Alice Kloker went to the recent London talk “From Sindbad to Sci-Fi: Reimagining Arab Science Fiction” and shares her impressions:
By Alice Kloker
What is science fiction and who gets to write it?
Ten years ago, I wouldn’t have considered myself a fan of the genre. Sure, I grew up in the 1980s and enjoyed watching Star Trek Voyager, the (original) Star Wars films and even got in a few episodes of Dr. Who. But for the most part, I confess, I couldn’t really get into it. It seemed like a bit of a boys club, with lots of gadgets, laser guns, and female characters that served a primarily ornamental function. It wasn’t clear to me why two thousand years into the future, women were still wearing loads of make-up and running around spaceships in stiletto heels and mini-skirts. Also, the whole notion of these giant spaceships being on a voyage of benevolent discovery reminded me a little too much of the so-called “civilizing mission” of the imperial project.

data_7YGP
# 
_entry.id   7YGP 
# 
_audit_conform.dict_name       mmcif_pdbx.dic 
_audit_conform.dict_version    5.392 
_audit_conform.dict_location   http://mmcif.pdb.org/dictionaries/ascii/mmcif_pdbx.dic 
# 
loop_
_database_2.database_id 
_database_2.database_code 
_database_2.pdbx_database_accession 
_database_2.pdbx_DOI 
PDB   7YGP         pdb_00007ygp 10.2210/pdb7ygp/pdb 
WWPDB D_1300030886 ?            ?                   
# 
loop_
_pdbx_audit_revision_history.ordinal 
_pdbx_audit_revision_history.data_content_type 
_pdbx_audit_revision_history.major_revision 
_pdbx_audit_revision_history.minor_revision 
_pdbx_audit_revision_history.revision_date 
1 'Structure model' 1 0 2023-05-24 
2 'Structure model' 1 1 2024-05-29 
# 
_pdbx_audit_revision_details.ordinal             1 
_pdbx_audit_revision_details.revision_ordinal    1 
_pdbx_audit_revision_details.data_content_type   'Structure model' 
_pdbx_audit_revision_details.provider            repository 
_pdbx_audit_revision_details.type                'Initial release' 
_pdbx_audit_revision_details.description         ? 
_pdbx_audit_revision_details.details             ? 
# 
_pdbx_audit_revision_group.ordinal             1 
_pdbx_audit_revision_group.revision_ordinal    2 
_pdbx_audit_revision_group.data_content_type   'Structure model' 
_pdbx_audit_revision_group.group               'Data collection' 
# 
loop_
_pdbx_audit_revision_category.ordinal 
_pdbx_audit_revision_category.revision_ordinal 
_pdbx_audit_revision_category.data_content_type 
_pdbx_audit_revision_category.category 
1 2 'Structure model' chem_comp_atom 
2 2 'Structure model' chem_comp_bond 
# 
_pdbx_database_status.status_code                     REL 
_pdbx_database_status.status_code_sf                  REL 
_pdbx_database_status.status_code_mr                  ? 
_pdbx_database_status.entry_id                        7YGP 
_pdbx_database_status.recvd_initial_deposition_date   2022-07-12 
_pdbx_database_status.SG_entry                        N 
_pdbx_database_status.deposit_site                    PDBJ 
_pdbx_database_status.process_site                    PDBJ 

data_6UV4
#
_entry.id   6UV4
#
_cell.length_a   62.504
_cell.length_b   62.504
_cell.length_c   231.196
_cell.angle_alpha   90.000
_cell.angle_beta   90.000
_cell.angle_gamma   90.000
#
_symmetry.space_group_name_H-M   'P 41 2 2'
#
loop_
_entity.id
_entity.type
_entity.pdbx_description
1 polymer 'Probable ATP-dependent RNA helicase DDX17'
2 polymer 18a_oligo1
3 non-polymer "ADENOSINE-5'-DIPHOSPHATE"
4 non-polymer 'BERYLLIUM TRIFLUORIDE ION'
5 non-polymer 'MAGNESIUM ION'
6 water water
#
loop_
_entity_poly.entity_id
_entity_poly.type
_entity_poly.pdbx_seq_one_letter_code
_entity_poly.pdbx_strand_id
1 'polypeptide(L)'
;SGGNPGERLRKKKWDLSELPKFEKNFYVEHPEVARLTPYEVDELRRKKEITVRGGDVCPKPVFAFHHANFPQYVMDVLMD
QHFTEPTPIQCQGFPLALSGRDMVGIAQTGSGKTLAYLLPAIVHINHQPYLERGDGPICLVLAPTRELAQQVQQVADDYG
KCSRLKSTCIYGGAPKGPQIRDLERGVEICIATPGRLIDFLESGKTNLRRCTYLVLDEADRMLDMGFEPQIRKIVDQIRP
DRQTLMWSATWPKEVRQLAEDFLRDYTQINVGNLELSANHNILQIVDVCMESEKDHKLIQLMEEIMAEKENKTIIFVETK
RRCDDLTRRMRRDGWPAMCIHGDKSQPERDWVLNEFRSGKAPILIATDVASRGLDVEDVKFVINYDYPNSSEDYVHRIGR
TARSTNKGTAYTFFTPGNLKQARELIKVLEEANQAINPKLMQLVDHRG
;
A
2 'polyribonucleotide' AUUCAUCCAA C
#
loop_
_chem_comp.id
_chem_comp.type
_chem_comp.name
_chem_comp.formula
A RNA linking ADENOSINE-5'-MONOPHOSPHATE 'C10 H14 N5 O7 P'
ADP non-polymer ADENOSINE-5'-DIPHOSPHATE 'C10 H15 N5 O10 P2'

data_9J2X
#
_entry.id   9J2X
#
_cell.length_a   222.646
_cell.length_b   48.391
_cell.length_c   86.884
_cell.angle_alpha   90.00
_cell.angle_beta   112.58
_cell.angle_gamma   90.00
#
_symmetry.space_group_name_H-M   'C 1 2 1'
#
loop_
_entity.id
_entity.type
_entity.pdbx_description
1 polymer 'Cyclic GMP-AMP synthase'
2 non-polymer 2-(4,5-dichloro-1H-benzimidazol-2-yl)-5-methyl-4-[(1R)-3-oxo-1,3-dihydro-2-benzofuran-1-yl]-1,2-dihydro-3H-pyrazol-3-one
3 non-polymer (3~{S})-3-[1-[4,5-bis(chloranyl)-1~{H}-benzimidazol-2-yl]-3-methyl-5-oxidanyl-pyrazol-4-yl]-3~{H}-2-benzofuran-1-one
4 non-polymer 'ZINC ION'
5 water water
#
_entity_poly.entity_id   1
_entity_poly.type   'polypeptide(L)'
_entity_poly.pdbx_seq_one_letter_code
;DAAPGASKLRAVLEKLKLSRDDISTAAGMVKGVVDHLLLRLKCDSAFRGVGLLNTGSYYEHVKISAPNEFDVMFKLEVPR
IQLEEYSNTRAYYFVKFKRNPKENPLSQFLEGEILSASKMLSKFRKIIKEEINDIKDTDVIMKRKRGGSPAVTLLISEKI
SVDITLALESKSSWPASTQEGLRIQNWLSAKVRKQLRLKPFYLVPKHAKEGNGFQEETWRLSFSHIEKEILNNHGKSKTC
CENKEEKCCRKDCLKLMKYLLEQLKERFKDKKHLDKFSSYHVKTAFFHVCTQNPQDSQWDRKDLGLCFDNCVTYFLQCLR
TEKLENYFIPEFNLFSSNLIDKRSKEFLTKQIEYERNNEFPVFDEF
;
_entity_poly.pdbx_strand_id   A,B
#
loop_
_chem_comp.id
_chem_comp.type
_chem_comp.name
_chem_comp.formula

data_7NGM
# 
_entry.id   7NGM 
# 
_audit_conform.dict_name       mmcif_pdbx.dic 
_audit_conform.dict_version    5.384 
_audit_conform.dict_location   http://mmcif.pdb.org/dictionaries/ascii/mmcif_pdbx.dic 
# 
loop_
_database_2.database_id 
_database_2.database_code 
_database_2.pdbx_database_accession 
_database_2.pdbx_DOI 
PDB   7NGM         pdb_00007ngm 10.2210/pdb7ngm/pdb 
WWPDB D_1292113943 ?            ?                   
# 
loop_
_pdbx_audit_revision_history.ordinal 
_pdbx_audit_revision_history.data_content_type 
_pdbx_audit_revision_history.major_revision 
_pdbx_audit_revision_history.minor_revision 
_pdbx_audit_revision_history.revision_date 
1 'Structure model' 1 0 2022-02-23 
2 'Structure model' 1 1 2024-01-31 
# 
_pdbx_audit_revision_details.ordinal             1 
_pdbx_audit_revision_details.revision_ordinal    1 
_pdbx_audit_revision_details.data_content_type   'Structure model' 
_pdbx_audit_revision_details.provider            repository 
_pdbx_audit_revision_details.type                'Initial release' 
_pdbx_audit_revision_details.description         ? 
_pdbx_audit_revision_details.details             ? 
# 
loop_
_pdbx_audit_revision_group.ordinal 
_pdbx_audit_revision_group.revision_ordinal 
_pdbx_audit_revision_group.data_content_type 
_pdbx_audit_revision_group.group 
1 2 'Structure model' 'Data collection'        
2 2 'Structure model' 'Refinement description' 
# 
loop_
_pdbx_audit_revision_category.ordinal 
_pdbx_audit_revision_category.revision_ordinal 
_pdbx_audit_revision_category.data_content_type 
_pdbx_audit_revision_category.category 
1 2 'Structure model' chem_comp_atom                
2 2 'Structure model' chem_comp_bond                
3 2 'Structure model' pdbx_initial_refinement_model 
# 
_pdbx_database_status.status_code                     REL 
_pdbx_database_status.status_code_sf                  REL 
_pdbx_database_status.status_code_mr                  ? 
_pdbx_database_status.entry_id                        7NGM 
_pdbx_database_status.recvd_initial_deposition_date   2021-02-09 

My attitude towards science fiction changed completely after a friend turned me on to Octavia Butler. I started with Parable of the Sower, Lilith’s Brood and then of course her classic Kindred, about US American slavery and time travel. I then began to re-think what science fiction was really all about, and a whole new set of questions emerged. What role might science fiction play in the struggle for human liberation? How might science fiction help us deconstruct what the 21st century reader assumes to be “natural” ways of organizing human societies? What could science fiction teach us about imagining new ways of coexisting with each other? Butler continues to inspire new thinking around these questions, even after her untimely death.